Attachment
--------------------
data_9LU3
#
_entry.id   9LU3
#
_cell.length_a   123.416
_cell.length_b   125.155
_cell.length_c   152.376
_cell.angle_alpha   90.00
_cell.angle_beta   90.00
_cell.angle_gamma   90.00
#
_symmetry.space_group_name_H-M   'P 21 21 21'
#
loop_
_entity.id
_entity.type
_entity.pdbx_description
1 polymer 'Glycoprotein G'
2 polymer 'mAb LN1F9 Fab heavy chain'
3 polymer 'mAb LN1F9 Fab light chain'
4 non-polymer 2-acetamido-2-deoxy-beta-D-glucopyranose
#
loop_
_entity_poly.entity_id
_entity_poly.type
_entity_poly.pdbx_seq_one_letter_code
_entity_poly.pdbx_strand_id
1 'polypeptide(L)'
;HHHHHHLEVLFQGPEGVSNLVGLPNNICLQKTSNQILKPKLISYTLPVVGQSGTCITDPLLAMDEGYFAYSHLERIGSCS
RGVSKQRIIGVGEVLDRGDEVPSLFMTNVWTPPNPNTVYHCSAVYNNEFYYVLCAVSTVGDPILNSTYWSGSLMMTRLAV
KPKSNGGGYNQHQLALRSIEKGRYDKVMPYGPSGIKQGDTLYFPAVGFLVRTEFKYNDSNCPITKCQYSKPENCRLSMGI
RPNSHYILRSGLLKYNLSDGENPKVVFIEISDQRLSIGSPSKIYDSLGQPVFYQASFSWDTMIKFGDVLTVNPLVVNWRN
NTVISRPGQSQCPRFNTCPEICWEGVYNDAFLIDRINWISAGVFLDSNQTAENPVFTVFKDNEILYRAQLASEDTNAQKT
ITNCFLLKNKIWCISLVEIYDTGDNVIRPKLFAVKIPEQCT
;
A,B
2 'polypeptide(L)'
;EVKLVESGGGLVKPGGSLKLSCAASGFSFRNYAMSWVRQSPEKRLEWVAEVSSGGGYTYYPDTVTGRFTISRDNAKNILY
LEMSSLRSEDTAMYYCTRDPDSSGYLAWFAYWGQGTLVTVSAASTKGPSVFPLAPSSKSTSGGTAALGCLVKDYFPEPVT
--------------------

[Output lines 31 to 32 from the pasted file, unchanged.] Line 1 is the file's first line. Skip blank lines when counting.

KPKSNGGGYNQHQLALRSIEKGRYDKVMPYGPSGIKQGDTLYFPAVGFLVRTEFKYNDSNCPITKCQYSKPENCRLSMGI
RPNSHYILRSGLLKYNLSDGENPKVVFIEISDQRLSIGSPSKIYDSLGQPVFYQASFSWDTMIKFGDVLTVNPLVVNWRN